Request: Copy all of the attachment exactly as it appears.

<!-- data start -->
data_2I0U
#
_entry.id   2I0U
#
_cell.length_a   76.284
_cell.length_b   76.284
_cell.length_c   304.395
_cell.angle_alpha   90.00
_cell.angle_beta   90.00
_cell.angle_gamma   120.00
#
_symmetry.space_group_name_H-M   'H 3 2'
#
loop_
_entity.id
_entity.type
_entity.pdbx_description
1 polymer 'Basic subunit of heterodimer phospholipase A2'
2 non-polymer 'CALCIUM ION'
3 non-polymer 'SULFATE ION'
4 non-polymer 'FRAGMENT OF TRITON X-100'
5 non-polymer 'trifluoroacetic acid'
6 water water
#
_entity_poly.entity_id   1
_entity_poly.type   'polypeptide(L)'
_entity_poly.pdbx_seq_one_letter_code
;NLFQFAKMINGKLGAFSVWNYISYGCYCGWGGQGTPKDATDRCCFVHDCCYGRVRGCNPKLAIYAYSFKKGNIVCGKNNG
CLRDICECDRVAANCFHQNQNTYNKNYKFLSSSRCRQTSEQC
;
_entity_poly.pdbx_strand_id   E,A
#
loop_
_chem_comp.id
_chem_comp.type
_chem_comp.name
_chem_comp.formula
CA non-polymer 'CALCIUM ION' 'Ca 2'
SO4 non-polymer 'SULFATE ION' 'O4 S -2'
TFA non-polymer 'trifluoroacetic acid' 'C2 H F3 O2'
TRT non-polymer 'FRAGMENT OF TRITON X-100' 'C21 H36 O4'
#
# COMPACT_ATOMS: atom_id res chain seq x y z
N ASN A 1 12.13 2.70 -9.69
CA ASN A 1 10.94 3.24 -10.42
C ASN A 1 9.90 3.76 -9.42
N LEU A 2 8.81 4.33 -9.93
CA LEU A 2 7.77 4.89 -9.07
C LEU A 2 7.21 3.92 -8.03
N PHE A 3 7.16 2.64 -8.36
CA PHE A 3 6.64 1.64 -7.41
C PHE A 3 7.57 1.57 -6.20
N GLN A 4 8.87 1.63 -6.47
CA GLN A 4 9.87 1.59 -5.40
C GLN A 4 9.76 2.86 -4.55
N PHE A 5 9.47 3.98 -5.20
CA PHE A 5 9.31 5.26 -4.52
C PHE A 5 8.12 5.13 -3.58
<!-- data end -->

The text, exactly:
data_2I0U
#
_entry.id   2I0U
#
_cell.length_a   76.284
_cell.length_b   76.284
_cell.length_c   304.395
_cell.angle_alpha   90.00
_cell.angle_beta   90.00
_cell.angle_gamma   120.00
#
_symmetry.space_group_name_H-M   'H 3 2'
#
loop_
_entity.id
_entity.type
_entity.pdbx_description
1 polymer 'Basic subunit of heterodimer phospholipase A2'
2 non-polymer 'CALCIUM ION'
3 non-polymer 'SULFATE ION'
4 non-polymer 'FRAGMENT OF TRITON X-100'
5 non-polymer 'trifluoroacetic acid'
6 water water
#
_entity_poly.entity_id   1
_entity_poly.type   'polypeptide(L)'
_entity_poly.pdbx_seq_one_letter_code
;NLFQFAKMINGKLGAFSVWNYISYGCYCGWGGQGTPKDATDRCCFVHDCCYGRVRGCNPKLAIYAYSFKKGNIVCGKNNG
CLRDICECDRVAANCFHQNQNTYNKNYKFLSSSRCRQTSEQC
;
_entity_poly.pdbx_strand_id   E,A
#
loop_
_chem_comp.id
_chem_comp.type
_chem_comp.name
_chem_comp.formula
CA non-polymer 'CALCIUM ION' 'Ca 2'
SO4 non-polymer 'SULFATE ION' 'O4 S -2'
TFA non-polymer 'trifluoroacetic acid' 'C2 H F3 O2'
TRT non-polymer 'FRAGMENT OF TRITON X-100' 'C21 H36 O4'
#
# COMPACT_ATOMS: atom_id res chain seq x y z
N ASN A 1 12.13 2.70 -9.69
CA ASN A 1 10.94 3.24 -10.42
C ASN A 1 9.90 3.76 -9.42
N LEU A 2 8.81 4.33 -9.93
CA LEU A 2 7.77 4.89 -9.07
C LEU A 2 7.21 3.92 -8.03
N PHE A 3 7.16 2.64 -8.36
CA PHE A 3 6.64 1.64 -7.41
C PHE A 3 7.57 1.57 -6.20
N GLN A 4 8.87 1.63 -6.47
CA GLN A 4 9.87 1.59 -5.40
C GLN A 4 9.76 2.86 -4.55
N PHE A 5 9.47 3.98 -5.20
CA PHE A 5 9.31 5.26 -4.52
C PHE A 5 8.12 5.13 -3.58